Authentic representation is a precious but scarce resource in peace processes. Increasingly, peace initiatives are looking to local (sub-state) governance and leadership to provide channels for representing the interests of various communities. De facto governance structures are complex and bring risks. In the favelas of Rio de Janeiro, for example, militias provide contradictory governance functions: they protect communities in the favelas from violent intrusion by predatory and corrupt state police; but they also use violence and other forms of coercion themselves in order to dominate communities politically and socially.
The complexity of contextual realities is not a reason to exclude local leadership from processes of transition. There are many examples of sub-state governance structures (formal and informal) providing political organisation, basic protection and key services to communities in even the most violent and insecure environments.
Many Syrians have increasingly rejected both the Assad regime and the “official” opposition due to their unremitting resort to extreme violence. Particularly in northern Syria, local civil society, including Local Coordination Committees, has increasingly been taking on local government responsibilities and setting up ad hoc administrative structures to provide leadership in communities threatened by disintegration. Grassroots civilian networks have connected people in villages and towns, provided support for victims, and organised alternative hospitals and water distribution. Doreen Khoury stresses that “including civilian-led grassroots structures in future peace negotiations and the proposed transition process is a strategic necessity – not only to give negotiations credibility and legitimacy inside Syria, but also to convey an accurate representation of the Syrian ‘street’”.
As we know, legitimacy is context-specific and contested. However, there is a broad understanding that legitimacy is greater where there are high levels of political inclusion, participation, representation and achievement. Equally, diminishing legitimacy is often a key inducement for political leaders to shift from persuasive to more coercive forms of governance. A legitimacy lens views peacebuilding efforts not as discrete initiatives, but as important elements in processes of positive change towards more legitimate political systems. This understanding can provide a better basis for peace processes to contribute to promoting sustainable peace.
Enhance constitutional legitimacy
Constitutional processes provide opportunities to renegotiate social and political relations between state and society and among different social groups (the “social contract”). In the context of a peace process, a renewed constitution can safeguard the foundations for peace, helping elites and constituencies to develop understanding and ownership of a shared system of government. The process through which a constitution is revised and the substance of what it says (the outcome) are both important to its legitimacy. Greater constitutional legitimacy can increase the chances of future conflict being managed through peaceful politics. Agreement on a revised constitution does not mark the end of transition, but lays foundations for ongoing non-violent change.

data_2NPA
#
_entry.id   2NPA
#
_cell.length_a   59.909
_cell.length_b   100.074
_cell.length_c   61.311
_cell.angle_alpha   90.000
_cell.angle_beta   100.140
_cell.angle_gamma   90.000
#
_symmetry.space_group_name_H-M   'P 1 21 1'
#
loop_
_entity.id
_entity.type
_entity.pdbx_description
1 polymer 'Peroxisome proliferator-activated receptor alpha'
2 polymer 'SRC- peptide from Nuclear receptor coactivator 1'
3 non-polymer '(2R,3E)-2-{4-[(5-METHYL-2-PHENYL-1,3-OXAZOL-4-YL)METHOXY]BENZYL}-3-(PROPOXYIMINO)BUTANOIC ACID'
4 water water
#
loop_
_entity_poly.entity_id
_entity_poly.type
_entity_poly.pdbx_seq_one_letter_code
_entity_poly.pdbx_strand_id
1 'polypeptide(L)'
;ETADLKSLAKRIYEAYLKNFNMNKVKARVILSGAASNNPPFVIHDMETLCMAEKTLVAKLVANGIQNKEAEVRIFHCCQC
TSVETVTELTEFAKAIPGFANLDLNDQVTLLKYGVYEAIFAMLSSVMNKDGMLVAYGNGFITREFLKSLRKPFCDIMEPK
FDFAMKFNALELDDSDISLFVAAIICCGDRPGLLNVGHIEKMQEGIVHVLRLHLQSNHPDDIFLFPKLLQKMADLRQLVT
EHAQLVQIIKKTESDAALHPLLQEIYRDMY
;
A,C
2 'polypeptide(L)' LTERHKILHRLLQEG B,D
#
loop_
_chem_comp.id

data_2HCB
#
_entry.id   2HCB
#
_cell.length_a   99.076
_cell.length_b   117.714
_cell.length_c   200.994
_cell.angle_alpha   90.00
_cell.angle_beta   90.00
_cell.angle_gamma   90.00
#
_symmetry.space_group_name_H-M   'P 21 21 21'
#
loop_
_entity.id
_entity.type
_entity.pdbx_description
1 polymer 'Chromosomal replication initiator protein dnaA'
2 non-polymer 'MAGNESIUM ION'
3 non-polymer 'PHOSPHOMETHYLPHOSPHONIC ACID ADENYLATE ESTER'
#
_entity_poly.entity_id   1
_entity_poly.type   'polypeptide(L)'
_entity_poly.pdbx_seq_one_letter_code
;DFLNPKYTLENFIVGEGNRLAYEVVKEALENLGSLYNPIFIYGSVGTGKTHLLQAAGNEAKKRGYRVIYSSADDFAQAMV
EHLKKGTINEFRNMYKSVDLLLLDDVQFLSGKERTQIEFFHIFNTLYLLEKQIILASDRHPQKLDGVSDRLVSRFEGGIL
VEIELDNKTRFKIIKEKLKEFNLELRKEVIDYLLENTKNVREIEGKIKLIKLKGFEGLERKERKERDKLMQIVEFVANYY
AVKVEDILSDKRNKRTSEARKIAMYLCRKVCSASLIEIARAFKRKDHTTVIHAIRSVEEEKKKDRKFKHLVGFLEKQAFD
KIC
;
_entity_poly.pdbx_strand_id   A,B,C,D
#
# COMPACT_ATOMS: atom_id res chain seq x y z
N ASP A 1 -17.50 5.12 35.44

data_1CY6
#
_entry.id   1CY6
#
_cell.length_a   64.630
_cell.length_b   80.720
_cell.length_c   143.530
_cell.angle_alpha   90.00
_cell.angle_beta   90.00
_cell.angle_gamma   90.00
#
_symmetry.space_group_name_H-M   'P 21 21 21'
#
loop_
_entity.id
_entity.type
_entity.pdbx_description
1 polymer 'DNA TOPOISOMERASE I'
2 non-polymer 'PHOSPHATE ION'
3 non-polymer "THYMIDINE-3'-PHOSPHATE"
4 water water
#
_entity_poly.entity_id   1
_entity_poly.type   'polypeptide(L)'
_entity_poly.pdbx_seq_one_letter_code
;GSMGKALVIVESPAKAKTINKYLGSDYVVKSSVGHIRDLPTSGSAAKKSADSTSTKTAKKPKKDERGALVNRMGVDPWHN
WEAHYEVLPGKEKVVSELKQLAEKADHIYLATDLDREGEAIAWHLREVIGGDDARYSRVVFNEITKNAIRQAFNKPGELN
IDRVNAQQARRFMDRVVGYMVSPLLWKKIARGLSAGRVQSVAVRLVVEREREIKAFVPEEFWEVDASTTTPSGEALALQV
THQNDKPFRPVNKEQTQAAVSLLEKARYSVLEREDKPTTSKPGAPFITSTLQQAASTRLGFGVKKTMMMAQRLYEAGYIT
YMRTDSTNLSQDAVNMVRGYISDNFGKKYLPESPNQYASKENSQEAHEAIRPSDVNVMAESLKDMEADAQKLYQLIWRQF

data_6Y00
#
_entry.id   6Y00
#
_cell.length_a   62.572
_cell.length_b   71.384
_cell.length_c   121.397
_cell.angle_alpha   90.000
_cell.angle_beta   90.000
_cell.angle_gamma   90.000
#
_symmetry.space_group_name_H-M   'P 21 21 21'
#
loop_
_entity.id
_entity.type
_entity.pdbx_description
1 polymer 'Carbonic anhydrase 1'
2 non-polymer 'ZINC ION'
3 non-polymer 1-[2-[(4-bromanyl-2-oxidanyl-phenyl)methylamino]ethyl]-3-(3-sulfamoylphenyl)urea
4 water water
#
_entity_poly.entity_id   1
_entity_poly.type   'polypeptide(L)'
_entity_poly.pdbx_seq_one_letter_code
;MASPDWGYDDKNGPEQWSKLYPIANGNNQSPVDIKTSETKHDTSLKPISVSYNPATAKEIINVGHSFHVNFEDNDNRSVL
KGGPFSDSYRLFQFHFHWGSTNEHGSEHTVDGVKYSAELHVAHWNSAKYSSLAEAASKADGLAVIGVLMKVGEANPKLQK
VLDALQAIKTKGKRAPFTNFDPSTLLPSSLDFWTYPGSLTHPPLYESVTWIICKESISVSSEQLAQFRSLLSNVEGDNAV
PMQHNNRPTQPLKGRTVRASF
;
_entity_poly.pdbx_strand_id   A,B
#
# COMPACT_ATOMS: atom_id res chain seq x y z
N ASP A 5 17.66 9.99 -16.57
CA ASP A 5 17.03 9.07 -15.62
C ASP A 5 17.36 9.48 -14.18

Important parts of the Somali constitutional process have been manipulated to respond to political priorities. For example, the process to allocate membership of the National Constituent Assembly was “streamlined” to meet political benchmarks, which in reality enabled the selection of political appointees. But the very fact that negotiations to agree the new Provisional Constitution in 2012 have not only progressed but have been able to include clan leaderships and regional administrations demonstrates a new level of political maturity and motivation to tackle the challenges to peace and transition in Somalia.
A defective constitution-making process does not have to be terminal if the constitution endures and can be seen to be delivering better governance. There is growing global experience of “transitional constitutionalism”, by which a faulty constitution or constitutional process can accrue legitimacy over time through incremental revision. For example, many Nepalese have been disillusioned by the failure of the first Constituent Assembly to agree a constitution after four years of deliberation. But most conflict parties have not reverted to violence and remain engaged in constitutional and other reform processes. The second Constituent Assembly needs to find ways to engage political leaders, to work with civil society to promote national reconciliation, and to tackle core constitutional challenges relating to the nature of federalism.
Protect “peacebuilding space”
Peacebuilding space to facilitate transition in states and societies affected by violent conflict needs to be protected from competing agendas. For instance, counter-terrorism policies or hard-line criminal legislation can squeeze the space for peacebuilding and mediation by prioritising the exclusion of certain coercive actors. Engaging actors who use force instrumentally is an important part of a peace process, helping to reduce their reliance on coercion to achieve their objectives. An example is supporting non-state armed actors’ transformation through their engagement in transitional processes of mutual confidence building and political reform.